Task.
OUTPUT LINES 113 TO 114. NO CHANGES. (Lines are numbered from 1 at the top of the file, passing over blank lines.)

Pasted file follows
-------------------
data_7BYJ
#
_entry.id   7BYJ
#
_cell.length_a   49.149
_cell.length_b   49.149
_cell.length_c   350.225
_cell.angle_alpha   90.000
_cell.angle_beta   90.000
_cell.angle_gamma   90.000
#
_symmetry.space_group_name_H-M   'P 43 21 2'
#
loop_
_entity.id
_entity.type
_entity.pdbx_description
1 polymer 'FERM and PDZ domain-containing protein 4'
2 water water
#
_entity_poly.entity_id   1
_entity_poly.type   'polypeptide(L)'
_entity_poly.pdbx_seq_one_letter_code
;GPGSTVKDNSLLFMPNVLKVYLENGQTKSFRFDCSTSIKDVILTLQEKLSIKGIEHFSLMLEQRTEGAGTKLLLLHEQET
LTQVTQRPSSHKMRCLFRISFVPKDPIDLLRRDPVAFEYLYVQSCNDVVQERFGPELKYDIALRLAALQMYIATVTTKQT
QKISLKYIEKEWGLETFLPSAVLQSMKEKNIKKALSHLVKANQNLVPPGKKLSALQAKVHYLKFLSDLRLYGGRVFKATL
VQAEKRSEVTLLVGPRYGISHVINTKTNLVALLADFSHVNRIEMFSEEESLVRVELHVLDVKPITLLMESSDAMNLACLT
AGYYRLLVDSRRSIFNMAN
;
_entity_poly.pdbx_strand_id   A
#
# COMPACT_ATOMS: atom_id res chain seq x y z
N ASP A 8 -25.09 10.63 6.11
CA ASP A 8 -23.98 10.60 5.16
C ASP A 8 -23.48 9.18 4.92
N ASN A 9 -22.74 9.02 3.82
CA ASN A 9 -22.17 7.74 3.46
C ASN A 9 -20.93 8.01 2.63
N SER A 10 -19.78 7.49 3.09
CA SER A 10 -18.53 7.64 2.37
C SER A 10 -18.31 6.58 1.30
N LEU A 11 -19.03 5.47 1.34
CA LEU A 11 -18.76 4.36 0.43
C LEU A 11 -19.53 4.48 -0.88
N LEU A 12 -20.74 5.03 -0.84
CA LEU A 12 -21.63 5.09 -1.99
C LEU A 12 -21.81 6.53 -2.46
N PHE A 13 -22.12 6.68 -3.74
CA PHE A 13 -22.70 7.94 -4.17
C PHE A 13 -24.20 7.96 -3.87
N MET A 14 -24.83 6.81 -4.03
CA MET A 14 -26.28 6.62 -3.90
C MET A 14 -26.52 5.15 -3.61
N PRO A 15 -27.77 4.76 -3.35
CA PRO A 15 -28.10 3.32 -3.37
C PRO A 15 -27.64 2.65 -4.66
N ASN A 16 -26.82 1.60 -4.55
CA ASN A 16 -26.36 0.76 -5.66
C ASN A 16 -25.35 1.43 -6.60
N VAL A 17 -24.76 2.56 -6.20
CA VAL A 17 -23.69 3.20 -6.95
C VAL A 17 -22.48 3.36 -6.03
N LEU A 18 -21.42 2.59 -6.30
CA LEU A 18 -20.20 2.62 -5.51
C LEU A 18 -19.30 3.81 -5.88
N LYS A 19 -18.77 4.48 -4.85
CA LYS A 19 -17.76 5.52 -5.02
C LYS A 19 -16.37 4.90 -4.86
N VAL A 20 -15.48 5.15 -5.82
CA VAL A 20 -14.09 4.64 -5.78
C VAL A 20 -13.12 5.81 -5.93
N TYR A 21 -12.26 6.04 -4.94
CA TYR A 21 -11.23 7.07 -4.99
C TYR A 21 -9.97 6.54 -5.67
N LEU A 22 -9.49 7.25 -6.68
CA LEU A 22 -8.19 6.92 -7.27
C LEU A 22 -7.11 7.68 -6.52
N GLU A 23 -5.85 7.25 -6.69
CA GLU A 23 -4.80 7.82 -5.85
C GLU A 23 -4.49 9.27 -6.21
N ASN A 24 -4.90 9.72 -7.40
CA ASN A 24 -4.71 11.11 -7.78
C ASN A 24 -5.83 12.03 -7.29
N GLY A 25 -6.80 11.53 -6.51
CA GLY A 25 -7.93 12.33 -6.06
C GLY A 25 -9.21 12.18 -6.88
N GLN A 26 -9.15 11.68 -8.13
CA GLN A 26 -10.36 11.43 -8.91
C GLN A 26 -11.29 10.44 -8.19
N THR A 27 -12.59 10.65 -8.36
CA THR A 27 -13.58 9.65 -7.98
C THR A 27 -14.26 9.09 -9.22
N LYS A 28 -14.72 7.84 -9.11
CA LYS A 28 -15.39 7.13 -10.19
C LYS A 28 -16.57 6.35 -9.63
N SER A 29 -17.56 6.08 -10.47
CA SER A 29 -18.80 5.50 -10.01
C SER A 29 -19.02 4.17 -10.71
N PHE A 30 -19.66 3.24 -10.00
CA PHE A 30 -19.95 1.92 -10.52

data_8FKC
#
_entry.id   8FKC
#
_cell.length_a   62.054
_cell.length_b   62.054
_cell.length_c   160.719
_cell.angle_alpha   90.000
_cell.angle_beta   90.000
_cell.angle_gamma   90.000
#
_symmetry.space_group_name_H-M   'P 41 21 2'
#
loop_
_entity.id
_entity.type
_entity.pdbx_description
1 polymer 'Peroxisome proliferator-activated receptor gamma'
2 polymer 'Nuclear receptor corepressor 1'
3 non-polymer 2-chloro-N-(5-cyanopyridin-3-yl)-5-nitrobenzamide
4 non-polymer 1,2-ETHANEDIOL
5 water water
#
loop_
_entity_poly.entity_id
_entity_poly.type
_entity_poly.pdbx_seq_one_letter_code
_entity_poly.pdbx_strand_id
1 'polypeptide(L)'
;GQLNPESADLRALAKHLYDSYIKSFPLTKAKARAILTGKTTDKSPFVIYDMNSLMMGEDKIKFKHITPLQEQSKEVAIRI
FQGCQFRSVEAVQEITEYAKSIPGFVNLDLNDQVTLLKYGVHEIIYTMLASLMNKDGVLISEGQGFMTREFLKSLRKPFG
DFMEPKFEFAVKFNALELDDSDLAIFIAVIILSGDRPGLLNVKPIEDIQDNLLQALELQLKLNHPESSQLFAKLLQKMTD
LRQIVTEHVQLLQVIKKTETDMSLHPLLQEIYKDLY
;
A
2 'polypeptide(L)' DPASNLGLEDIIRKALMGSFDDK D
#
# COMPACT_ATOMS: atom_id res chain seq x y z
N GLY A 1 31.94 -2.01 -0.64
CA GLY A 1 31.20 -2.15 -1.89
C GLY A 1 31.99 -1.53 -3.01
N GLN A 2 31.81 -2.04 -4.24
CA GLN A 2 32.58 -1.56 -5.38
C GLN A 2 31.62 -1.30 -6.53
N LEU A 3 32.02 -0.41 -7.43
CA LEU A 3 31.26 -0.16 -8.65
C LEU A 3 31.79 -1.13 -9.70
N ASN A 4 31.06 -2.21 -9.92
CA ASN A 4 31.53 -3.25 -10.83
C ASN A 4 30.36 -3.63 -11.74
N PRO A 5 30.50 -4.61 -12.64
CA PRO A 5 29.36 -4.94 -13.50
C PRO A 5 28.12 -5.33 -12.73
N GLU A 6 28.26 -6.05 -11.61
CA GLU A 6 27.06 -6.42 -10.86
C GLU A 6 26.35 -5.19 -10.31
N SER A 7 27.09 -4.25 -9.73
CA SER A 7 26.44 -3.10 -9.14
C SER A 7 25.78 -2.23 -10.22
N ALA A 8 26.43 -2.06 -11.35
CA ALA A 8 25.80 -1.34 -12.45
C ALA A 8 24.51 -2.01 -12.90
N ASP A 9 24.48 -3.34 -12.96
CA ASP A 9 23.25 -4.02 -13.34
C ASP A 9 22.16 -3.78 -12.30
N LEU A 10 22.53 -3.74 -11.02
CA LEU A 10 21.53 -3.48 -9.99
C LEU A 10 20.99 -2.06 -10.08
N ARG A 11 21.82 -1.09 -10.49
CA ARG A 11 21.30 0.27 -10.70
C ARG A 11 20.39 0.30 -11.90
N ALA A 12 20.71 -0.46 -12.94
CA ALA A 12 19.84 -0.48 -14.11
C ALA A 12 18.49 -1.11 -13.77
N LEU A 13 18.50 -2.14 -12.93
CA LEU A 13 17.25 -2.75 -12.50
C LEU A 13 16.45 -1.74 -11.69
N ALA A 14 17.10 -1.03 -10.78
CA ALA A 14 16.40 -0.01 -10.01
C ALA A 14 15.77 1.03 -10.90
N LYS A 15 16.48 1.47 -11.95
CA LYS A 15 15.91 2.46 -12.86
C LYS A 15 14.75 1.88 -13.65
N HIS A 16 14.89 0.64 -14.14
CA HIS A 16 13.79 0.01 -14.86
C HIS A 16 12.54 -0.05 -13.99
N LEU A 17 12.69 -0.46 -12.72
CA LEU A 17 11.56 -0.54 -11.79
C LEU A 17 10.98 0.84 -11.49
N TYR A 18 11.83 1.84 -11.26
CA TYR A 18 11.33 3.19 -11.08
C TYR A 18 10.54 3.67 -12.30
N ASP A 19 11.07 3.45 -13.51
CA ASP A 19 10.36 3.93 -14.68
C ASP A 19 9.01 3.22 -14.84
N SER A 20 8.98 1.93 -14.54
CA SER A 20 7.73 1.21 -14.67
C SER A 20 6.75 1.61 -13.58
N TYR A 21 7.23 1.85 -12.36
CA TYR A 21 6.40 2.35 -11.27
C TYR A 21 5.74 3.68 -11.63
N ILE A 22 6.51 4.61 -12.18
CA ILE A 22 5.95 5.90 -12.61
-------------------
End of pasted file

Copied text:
#
loop_